One Bite in Bangkok: Los Angeles’ First Thai Food Festival

All the flavors of Thailand in a day.

It was the ideal Southern California day to take a culinary trip to Thailand via Jet without ever leaving the ground. The culinary trip was the first ever Thai Food Festival in Los Angeles, and the Jet I metaphorically speak of is really L.A.’s celebrated celebrity chef Jet Tila.  

Tila was recently endorsed as the first-ever Thai Culinary Ambassador by the Thai Consul-General in Los Angeles. Naturally he was the person to seek out when the Thai Trade Center in L.A. needed a chef-host for the Thai Food Festival.

Tila’s family opened Bangkok Market, the first Thai grocery store in the U.S. back in 1972. Acting as the unofficial “mayor” of Thai Town before Thai food and culture were well-established, Tila spread the gospel of Thai heritage and cuisine to anyone who would listen and was willing to taste the sometimes incendiary entrees. He recruited high profile taste makers from the likes of Anthony Bourdain to the late Huell Howser to effectively communicate Thailand’s edible treasures right here in L.A.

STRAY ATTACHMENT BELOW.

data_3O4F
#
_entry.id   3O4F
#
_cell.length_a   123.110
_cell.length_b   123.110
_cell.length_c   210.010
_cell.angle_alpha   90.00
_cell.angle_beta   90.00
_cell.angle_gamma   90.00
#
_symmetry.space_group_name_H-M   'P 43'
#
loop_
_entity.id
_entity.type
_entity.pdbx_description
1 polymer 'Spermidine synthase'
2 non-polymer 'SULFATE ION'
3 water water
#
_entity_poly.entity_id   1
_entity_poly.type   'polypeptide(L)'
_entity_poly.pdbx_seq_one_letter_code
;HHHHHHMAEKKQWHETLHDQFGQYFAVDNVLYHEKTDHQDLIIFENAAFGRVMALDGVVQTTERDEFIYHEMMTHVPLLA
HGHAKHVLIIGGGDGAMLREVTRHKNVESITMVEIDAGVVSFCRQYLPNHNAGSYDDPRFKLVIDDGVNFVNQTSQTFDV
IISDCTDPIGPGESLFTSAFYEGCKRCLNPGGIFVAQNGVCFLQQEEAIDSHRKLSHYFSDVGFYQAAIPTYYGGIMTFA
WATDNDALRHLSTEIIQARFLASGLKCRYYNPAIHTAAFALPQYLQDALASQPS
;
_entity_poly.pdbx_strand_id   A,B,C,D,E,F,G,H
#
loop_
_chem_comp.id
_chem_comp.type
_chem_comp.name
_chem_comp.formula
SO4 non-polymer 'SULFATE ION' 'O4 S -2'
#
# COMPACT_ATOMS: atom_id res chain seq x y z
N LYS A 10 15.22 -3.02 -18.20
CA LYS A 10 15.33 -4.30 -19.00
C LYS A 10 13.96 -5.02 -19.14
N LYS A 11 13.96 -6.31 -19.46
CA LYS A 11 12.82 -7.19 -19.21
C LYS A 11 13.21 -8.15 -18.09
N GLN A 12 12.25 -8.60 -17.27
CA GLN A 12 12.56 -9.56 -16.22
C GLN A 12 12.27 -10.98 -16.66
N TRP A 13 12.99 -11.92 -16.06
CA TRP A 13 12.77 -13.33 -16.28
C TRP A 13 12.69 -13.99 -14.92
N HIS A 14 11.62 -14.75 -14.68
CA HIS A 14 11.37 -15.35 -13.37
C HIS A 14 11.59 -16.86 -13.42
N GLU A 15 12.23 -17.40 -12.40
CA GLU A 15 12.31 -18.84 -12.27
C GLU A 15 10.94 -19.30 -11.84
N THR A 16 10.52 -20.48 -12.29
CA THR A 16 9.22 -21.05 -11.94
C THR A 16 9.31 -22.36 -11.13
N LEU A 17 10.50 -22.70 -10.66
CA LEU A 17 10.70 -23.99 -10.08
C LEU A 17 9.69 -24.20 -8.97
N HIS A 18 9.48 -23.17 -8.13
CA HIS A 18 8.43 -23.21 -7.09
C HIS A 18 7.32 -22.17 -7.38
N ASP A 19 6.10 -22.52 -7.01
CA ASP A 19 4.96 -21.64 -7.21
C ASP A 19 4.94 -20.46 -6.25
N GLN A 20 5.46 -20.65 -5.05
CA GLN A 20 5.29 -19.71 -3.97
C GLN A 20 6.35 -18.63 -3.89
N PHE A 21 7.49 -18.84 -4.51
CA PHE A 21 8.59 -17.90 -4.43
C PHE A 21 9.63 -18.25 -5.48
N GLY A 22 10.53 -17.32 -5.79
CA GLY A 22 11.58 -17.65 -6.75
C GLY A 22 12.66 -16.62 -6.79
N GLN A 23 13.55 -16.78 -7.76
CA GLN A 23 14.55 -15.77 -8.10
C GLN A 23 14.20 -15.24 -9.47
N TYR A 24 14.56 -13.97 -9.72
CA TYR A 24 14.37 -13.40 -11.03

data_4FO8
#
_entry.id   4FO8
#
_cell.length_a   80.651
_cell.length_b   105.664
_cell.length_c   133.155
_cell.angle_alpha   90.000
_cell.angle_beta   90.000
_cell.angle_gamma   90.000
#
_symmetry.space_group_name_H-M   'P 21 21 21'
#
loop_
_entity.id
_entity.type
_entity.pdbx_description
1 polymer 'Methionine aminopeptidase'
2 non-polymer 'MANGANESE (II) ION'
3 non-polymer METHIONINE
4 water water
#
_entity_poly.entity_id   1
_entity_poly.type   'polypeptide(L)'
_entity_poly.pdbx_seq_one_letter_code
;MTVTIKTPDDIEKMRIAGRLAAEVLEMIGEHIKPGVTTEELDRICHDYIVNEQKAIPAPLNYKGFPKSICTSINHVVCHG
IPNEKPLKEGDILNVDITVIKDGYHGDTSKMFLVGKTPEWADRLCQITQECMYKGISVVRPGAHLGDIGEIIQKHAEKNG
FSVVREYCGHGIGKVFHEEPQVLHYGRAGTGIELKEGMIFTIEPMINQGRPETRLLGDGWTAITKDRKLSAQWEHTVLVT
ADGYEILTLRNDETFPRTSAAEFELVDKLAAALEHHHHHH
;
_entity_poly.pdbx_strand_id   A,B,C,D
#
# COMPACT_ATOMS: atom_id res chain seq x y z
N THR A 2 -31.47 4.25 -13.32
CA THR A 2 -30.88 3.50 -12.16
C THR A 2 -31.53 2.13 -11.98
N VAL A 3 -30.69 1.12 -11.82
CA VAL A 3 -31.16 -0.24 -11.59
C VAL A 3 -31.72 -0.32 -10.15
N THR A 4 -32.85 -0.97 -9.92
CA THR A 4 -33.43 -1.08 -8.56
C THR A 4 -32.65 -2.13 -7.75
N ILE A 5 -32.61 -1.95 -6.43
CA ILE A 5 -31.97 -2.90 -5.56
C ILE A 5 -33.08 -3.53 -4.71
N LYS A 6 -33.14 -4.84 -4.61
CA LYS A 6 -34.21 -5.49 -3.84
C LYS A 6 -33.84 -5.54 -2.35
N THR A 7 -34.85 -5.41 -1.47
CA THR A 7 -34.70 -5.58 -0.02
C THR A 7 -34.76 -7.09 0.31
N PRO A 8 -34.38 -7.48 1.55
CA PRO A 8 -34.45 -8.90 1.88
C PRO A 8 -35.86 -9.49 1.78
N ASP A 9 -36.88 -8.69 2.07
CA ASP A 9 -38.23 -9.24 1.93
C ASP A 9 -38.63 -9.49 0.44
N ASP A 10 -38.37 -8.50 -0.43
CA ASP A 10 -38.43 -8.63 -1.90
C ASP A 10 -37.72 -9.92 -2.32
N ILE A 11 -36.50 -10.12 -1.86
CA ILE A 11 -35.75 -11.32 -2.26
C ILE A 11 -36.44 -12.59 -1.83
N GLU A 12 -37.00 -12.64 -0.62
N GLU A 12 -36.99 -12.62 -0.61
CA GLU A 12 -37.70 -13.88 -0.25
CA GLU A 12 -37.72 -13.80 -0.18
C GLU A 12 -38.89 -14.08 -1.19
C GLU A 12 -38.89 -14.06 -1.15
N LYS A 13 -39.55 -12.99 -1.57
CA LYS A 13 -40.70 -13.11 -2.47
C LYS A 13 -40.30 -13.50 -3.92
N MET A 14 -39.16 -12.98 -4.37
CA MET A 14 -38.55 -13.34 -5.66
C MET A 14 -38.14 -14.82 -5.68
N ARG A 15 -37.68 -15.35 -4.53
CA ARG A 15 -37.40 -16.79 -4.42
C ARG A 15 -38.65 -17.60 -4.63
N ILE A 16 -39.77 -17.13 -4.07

Yesterday’s festival was a culinary culmination of the many decades of Thai influence in our city’s restaurant scene. Los Angeles Thai restaurant luminaries—from Jitlada to Night+Market—served up southern Thailand and Isaan dishes, respectively. And considering there was only about a couple of dozen food stalls, the restaurant reach was broad as well, ranging from Northridge’s Lum Ka Naad to Lucky Elephant based in San Dimas.

Center stage was reserved for a roster of celebrity chefs who either focus primarily in Thai cuisine or have practiced the style in a masterful way. These chefs included: Tila, Kris Yenbamroong (Night+Market), Andy Ricker (Pok Pok, Portland), Susan Feniger (Street), Kajsa Alger (Street), David LeFevre (MB Post & Fishing with Dynamite), and Sang Yoon (Lukshon & Father’s Office). Celebrity chefs Curtis Stone (Top Chef Masters) and Evan Kleiman (KCRW’s Good Food) moderated a panel on the rise of Thai cuisine today.

The food, like the festival itself, was well curated and balanced. For the adventurous, there were freshly breached durian fruit and Sang Yoon’s “Reimagined Thai Beef Salad” made with cow tongue. The more timid palate enjoyed “Jade Noodles” from Sapp Coffee Shop and sweet coconut and taro fritters created by Bhan Kanom Thai. And if you no longer had any use for your tongue, you’d consume the plate of fiery dry curry chicken at Jitlada. In other words, there was something for everyone. ‘Til next year!